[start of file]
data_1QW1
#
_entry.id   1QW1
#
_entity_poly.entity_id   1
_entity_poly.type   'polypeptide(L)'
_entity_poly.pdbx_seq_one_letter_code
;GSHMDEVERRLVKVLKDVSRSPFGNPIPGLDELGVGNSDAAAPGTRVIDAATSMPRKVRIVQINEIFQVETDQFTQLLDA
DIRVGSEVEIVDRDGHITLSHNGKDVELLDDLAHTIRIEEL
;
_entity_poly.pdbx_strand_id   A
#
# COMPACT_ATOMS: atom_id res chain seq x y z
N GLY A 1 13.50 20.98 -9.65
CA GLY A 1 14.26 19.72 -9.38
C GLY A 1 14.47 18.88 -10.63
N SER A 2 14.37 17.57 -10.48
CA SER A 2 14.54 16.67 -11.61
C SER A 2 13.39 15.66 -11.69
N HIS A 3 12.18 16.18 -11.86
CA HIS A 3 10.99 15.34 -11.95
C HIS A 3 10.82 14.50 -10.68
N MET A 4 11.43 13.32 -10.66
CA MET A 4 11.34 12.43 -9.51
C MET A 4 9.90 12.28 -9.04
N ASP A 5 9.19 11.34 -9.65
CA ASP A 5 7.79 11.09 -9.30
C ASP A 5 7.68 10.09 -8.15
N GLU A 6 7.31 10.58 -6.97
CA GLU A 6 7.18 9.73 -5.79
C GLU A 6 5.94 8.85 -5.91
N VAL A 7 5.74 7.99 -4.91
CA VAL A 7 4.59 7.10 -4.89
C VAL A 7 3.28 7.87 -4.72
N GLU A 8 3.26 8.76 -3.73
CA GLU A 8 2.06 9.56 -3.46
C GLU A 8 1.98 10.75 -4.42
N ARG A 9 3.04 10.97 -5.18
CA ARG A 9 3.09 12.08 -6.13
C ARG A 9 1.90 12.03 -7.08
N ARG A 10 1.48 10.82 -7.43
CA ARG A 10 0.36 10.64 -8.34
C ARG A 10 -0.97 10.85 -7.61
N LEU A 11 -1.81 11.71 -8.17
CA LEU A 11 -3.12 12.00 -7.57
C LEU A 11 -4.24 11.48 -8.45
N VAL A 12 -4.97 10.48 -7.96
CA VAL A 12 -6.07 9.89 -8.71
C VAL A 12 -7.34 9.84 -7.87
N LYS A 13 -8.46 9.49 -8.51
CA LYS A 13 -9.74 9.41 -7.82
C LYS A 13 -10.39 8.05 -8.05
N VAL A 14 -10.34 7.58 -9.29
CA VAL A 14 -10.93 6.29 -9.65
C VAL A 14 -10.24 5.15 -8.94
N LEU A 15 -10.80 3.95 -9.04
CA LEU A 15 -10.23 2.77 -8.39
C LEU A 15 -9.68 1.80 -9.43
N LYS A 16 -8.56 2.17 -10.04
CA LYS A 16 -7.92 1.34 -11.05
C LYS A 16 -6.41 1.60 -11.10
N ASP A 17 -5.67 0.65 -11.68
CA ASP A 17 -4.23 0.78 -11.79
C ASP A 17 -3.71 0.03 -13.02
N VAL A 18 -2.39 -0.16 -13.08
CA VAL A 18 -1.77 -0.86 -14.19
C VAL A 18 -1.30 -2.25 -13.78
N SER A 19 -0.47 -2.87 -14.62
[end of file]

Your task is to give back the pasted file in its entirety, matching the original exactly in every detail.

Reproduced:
data_1QW1
#
_entry.id   1QW1
#
_entity_poly.entity_id   1
_entity_poly.type   'polypeptide(L)'
_entity_poly.pdbx_seq_one_letter_code
;GSHMDEVERRLVKVLKDVSRSPFGNPIPGLDELGVGNSDAAAPGTRVIDAATSMPRKVRIVQINEIFQVETDQFTQLLDA
DIRVGSEVEIVDRDGHITLSHNGKDVELLDDLAHTIRIEEL
;
_entity_poly.pdbx_strand_id   A
#
# COMPACT_ATOMS: atom_id res chain seq x y z
N GLY A 1 13.50 20.98 -9.65
CA GLY A 1 14.26 19.72 -9.38
C GLY A 1 14.47 18.88 -10.63
N SER A 2 14.37 17.57 -10.48
CA SER A 2 14.54 16.67 -11.61
C SER A 2 13.39 15.66 -11.69
N HIS A 3 12.18 16.18 -11.86
CA HIS A 3 10.99 15.34 -11.95
C HIS A 3 10.82 14.50 -10.68
N MET A 4 11.43 13.32 -10.66
CA MET A 4 11.34 12.43 -9.51
C MET A 4 9.90 12.28 -9.04
N ASP A 5 9.19 11.34 -9.65
CA ASP A 5 7.79 11.09 -9.30
C ASP A 5 7.68 10.09 -8.15
N GLU A 6 7.31 10.58 -6.97
CA GLU A 6 7.18 9.73 -5.79
C GLU A 6 5.94 8.85 -5.91
N VAL A 7 5.74 7.99 -4.91
CA VAL A 7 4.59 7.10 -4.89
C VAL A 7 3.28 7.87 -4.72
N GLU A 8 3.26 8.76 -3.73
CA GLU A 8 2.06 9.56 -3.46
C GLU A 8 1.98 10.75 -4.42
N ARG A 9 3.04 10.97 -5.18
CA ARG A 9 3.09 12.08 -6.13
C ARG A 9 1.90 12.03 -7.08
N ARG A 10 1.48 10.82 -7.43
CA ARG A 10 0.36 10.64 -8.34
C ARG A 10 -0.97 10.85 -7.61
N LEU A 11 -1.81 11.71 -8.17
CA LEU A 11 -3.12 12.00 -7.57
C LEU A 11 -4.24 11.48 -8.45
N VAL A 12 -4.97 10.48 -7.96
CA VAL A 12 -6.07 9.89 -8.71
C VAL A 12 -7.34 9.84 -7.87
N LYS A 13 -8.46 9.49 -8.51
CA LYS A 13 -9.74 9.41 -7.82
C LYS A 13 -10.39 8.05 -8.05
N VAL A 14 -10.34 7.58 -9.29
CA VAL A 14 -10.93 6.29 -9.65
C VAL A 14 -10.24 5.15 -8.94
N LEU A 15 -10.80 3.95 -9.04
CA LEU A 15 -10.23 2.77 -8.39
C LEU A 15 -9.68 1.80 -9.43
N LYS A 16 -8.56 2.17 -10.04
CA LYS A 16 -7.92 1.34 -11.05
C LYS A 16 -6.41 1.60 -11.10
N ASP A 17 -5.67 0.65 -11.68
CA ASP A 17 -4.23 0.78 -11.79
C ASP A 17 -3.71 0.03 -13.02
N VAL A 18 -2.39 -0.16 -13.08
CA VAL A 18 -1.77 -0.86 -14.19
C VAL A 18 -1.30 -2.25 -13.78
N SER A 19 -0.47 -2.87 -14.62